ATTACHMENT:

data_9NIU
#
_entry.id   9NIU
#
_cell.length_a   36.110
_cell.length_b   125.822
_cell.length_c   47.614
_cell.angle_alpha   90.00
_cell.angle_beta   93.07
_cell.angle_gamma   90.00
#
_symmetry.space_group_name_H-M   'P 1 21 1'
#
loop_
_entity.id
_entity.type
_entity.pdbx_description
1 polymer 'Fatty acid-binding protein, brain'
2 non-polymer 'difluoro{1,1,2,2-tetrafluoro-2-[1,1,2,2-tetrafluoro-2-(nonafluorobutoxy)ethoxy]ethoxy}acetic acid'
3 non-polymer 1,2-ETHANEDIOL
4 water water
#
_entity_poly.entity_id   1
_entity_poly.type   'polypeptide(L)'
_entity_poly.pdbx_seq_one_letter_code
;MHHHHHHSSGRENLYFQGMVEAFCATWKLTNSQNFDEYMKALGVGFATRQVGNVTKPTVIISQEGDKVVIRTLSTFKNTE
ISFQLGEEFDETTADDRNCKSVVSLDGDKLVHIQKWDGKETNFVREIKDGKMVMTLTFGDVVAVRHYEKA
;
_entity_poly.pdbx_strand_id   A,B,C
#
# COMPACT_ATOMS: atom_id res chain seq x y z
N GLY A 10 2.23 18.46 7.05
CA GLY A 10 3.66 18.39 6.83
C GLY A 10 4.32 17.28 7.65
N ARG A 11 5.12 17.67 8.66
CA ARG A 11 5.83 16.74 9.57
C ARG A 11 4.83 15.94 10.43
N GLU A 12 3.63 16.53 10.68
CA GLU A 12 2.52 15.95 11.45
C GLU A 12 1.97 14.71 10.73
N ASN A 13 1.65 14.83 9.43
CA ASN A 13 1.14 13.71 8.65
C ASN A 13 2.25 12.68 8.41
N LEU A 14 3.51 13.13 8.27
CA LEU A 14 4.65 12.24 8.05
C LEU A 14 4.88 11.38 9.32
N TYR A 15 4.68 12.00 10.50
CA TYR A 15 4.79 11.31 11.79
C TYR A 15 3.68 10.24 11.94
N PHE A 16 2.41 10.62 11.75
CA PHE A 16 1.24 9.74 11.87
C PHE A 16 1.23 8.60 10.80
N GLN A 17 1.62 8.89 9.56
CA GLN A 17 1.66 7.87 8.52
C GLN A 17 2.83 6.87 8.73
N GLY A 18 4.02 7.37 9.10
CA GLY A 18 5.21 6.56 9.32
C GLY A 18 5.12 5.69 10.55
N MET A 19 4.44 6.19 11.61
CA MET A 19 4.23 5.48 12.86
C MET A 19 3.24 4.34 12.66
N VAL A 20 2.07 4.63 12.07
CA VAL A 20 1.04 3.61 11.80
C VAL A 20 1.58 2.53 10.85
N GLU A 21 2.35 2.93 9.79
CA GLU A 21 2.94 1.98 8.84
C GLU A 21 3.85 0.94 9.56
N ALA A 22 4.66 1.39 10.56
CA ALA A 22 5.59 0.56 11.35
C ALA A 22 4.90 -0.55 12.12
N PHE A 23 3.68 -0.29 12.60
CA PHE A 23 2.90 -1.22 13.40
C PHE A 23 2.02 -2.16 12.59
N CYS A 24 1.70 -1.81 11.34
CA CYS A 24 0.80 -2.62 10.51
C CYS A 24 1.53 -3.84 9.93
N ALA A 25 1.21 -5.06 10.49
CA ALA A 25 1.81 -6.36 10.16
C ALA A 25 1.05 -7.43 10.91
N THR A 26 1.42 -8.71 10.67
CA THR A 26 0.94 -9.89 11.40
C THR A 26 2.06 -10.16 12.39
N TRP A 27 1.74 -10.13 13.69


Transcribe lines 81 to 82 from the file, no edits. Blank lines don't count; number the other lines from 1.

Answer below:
CA THR A 26 0.94 -9.89 11.40
C THR A 26 2.06 -10.16 12.39